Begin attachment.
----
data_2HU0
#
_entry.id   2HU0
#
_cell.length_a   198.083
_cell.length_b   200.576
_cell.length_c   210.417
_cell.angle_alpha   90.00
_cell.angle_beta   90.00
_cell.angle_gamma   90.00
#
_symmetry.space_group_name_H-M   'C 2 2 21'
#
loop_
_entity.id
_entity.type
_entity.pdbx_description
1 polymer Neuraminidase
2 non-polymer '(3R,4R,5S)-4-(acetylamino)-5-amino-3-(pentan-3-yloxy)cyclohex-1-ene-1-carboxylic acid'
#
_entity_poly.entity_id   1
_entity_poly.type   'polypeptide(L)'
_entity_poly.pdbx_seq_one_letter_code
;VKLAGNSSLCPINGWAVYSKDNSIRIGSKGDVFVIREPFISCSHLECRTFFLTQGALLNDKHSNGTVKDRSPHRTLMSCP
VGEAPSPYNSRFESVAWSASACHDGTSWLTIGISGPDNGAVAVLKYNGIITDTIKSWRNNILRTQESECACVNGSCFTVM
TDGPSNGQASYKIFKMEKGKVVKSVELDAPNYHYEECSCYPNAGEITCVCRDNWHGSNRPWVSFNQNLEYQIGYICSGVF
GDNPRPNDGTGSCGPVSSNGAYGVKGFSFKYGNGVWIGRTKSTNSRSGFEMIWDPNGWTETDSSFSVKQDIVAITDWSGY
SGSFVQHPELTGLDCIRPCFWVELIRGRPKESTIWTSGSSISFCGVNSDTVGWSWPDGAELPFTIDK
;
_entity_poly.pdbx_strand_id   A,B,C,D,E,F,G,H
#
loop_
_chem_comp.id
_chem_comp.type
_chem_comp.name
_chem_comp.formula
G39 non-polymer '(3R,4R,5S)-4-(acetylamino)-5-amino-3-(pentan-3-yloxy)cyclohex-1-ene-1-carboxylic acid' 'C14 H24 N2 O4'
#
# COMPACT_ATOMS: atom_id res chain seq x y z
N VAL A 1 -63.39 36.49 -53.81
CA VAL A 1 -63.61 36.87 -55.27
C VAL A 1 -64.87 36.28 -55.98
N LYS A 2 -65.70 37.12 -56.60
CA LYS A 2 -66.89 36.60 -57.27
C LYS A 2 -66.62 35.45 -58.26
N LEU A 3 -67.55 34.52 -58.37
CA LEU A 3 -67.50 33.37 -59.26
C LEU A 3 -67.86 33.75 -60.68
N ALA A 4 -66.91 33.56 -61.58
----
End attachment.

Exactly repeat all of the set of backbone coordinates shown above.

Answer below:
data_2HU0
#
_entry.id   2HU0
#
_cell.length_a   198.083
_cell.length_b   200.576
_cell.length_c   210.417
_cell.angle_alpha   90.00
_cell.angle_beta   90.00
_cell.angle_gamma   90.00
#
_symmetry.space_group_name_H-M   'C 2 2 21'
#
loop_
_entity.id
_entity.type
_entity.pdbx_description
1 polymer Neuraminidase
2 non-polymer '(3R,4R,5S)-4-(acetylamino)-5-amino-3-(pentan-3-yloxy)cyclohex-1-ene-1-carboxylic acid'
#
_entity_poly.entity_id   1
_entity_poly.type   'polypeptide(L)'
_entity_poly.pdbx_seq_one_letter_code
;VKLAGNSSLCPINGWAVYSKDNSIRIGSKGDVFVIREPFISCSHLECRTFFLTQGALLNDKHSNGTVKDRSPHRTLMSCP
VGEAPSPYNSRFESVAWSASACHDGTSWLTIGISGPDNGAVAVLKYNGIITDTIKSWRNNILRTQESECACVNGSCFTVM
TDGPSNGQASYKIFKMEKGKVVKSVELDAPNYHYEECSCYPNAGEITCVCRDNWHGSNRPWVSFNQNLEYQIGYICSGVF
GDNPRPNDGTGSCGPVSSNGAYGVKGFSFKYGNGVWIGRTKSTNSRSGFEMIWDPNGWTETDSSFSVKQDIVAITDWSGY
SGSFVQHPELTGLDCIRPCFWVELIRGRPKESTIWTSGSSISFCGVNSDTVGWSWPDGAELPFTIDK
;
_entity_poly.pdbx_strand_id   A,B,C,D,E,F,G,H
#
loop_
_chem_comp.id
_chem_comp.type
_chem_comp.name
_chem_comp.formula
G39 non-polymer '(3R,4R,5S)-4-(acetylamino)-5-amino-3-(pentan-3-yloxy)cyclohex-1-ene-1-carboxylic acid' 'C14 H24 N2 O4'
#
# COMPACT_ATOMS: atom_id res chain seq x y z
N VAL A 1 -63.39 36.49 -53.81
CA VAL A 1 -63.61 36.87 -55.27
C VAL A 1 -64.87 36.28 -55.98
N LYS A 2 -65.70 37.12 -56.60
CA LYS A 2 -66.89 36.60 -57.27
C LYS A 2 -66.62 35.45 -58.26
N LEU A 3 -67.55 34.52 -58.37
CA LEU A 3 -67.50 33.37 -59.26
C LEU A 3 -67.86 33.75 -60.68
N ALA A 4 -66.91 33.56 -61.58